I may or may not have been alive in 1983, and if I was, I was certainly far too young to play wargames. But it seems to me that Ambush! is an absolute masterpiece of game design for that era. Computer wargames were ugly and obtuse; board wargames needed to be played with an in-person friend equally as nerdy as you… and were also obtuse. Ambush! is played solo, and it’s incredibly streamlined. Every feature designers Eric Lee Smith and John Butterfield chose to include serves a purpose.
After the jump, let’s look at a few of those things.
“Ambush! is an unusual game,” says the rulebook, “because… unlike other wargames, [it] has no Game-Turns or Sequence of Play.” I find this claim incredibly misleading at best, but what it’s getting at is that, until you spot a German soldier, you move your soldiers around the map, individually or in groups, one hex at a time per unit or stack, in an order that is entirely up to you. You don’t have to worry about movement speed or initiative until enemies are seen and the game transitions into its combat mode, called “Rounds.” At that time, a turn order is established, terrain movement costs come into play, and so on. This foreshadows Jagged Alliance, in which you move your guys around in real-time until you see an enemy, at which time you go turn-based.
So, that’s cool. But the thing I find truly mind-blowing about Ambush! is a plain old manila envelope-lookin’ deal with a bunch of holes cut in it.
During setup, you stick a “cartridge” (a big-ass card) in this sleeve. Any time you move a guy into a hex, you look up that hex on the cartridge and it gives you a result — often a paragraph number in the Paragraph Booklet. That paragraph will tell you what happens. Maybe you spot a German and the game begins Rounds. Maybe you see a downed British aircraft a few hexes away. Is the pilot still inside? Maybe you think you hear something, but…
Did I tell you how much I love that one?
But what’s even cooler about this cartridge system is that all the stuff the Germans do is in here, too. When a German shows up, his own personal card comes into play.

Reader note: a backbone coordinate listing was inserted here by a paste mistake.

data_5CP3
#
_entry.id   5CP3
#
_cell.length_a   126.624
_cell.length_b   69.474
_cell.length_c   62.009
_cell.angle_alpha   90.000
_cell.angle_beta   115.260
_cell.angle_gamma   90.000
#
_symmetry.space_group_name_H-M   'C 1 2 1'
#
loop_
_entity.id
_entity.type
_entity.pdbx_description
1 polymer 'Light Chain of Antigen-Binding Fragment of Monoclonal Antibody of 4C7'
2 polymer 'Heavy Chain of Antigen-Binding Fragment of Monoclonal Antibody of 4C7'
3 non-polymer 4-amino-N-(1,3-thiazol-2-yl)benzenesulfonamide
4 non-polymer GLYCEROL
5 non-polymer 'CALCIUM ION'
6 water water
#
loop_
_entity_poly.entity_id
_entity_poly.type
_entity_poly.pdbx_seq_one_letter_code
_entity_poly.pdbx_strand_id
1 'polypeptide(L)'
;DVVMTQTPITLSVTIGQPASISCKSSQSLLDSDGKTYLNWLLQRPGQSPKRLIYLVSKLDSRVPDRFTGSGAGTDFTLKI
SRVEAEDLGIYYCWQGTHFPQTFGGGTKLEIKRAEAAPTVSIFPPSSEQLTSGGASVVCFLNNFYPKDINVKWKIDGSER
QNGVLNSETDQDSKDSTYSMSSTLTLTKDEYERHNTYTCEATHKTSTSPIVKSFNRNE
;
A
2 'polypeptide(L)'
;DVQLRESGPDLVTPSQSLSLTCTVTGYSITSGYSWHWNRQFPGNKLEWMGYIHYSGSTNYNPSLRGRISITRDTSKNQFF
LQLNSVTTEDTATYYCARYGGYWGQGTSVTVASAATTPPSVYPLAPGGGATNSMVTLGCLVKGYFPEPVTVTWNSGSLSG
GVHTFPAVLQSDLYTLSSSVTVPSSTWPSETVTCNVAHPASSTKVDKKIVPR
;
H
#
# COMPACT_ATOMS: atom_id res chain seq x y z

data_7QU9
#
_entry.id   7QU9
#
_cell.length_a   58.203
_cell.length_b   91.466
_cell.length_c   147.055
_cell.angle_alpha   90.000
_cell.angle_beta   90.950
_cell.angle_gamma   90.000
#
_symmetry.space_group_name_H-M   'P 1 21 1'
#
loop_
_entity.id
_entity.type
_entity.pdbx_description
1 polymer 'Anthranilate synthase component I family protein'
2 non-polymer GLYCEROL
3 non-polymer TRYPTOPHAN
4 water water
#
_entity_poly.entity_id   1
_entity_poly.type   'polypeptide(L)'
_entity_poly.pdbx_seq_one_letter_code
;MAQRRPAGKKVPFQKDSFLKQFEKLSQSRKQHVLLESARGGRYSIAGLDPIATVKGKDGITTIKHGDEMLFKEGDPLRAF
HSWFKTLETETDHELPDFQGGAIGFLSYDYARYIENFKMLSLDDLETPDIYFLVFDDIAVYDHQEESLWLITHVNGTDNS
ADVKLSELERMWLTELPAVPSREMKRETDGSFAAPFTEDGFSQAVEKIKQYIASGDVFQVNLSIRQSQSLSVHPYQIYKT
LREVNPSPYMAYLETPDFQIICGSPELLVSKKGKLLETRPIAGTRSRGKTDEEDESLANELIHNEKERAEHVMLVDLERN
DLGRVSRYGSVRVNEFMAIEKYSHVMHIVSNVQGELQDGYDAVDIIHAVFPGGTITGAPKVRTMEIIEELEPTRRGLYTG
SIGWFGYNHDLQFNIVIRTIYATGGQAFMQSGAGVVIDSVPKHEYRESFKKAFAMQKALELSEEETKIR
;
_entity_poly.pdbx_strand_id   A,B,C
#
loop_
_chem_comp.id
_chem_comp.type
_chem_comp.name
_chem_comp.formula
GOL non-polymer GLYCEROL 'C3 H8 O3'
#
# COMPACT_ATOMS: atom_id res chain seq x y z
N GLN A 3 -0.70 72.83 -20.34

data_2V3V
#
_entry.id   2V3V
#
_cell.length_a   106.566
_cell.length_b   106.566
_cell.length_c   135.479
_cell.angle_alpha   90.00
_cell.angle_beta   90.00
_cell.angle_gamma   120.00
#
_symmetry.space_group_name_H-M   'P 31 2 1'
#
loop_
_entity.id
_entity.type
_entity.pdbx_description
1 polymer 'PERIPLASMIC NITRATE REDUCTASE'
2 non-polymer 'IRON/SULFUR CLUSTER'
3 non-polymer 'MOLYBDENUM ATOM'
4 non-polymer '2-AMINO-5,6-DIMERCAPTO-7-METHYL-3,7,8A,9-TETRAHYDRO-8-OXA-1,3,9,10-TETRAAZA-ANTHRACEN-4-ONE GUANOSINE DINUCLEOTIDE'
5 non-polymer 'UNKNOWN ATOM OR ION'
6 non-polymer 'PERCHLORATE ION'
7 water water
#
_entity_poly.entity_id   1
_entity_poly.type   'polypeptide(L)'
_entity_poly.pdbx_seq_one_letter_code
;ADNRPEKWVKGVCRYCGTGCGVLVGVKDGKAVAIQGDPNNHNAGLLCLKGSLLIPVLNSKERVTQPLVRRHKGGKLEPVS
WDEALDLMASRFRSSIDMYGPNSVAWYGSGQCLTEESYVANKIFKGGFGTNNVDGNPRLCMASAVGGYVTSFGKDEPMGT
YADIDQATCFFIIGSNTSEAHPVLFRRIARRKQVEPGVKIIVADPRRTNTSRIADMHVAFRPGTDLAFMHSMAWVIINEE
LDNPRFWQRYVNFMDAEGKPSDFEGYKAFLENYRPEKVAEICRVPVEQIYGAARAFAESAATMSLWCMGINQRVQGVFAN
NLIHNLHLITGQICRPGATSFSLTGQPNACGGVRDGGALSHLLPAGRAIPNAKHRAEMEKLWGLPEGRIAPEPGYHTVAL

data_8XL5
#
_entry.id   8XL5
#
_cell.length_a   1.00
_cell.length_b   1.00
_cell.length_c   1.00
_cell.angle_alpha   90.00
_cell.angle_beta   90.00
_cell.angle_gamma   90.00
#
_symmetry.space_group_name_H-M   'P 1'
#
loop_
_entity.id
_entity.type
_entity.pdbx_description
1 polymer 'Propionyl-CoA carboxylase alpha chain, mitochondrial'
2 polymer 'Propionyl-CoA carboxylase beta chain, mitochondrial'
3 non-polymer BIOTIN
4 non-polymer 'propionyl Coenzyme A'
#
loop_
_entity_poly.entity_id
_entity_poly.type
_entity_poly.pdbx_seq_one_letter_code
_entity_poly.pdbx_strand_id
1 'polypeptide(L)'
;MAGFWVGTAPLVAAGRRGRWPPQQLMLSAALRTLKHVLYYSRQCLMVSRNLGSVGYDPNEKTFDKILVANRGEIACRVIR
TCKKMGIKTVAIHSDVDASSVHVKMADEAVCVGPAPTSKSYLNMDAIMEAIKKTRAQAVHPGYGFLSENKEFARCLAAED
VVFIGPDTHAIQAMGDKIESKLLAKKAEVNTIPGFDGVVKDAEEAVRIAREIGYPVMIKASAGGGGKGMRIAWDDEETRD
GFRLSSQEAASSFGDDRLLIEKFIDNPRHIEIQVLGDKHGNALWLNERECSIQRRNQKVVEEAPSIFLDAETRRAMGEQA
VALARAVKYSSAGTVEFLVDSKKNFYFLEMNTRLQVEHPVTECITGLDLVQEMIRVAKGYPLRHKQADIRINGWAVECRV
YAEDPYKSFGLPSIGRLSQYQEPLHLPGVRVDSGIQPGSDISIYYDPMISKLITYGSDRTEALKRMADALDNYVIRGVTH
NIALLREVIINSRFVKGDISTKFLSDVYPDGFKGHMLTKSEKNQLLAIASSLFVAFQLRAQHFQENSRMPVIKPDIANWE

On that card are his stats and equipment, along with the soldier’s AI. All those numbers on the bottom of the card are paragraphs in the Paragraph Booklet. Some of those paragraphs instruct the German to move. And when that happens, it’s back to the cartridge and sleeve. You look up the hex the German is in currently, and there’s a red number indicating the hex he moves to. If he’s got Movement Points left, he keeps moving. Look up the hex he’s in now — there’s his new destination.
Oh, by the way, there are up to 6 different cartridges for each mission, and as the plot (or “condition”) escalates, you replace the cartridge. Those hexes you walked through which were safe at the time? Something totally different might be lurking for you there now.
I have one question.
How the CRAP did they design this game?!?!?!
Eric Lee Smith or John Butterfield, if you’re out there, I would love to see any photos, notes, or anything at all from the process of Ambush!’s development. Did you use spreadsheets? Magic? Unholy bargains with Satan? How did you keep track of everything?
Tony Carnevale’s writing and videos have been featured by BuzzFeed, McSweeney’s, National Lampoon, MTV, VH1, and many other fine media outlets.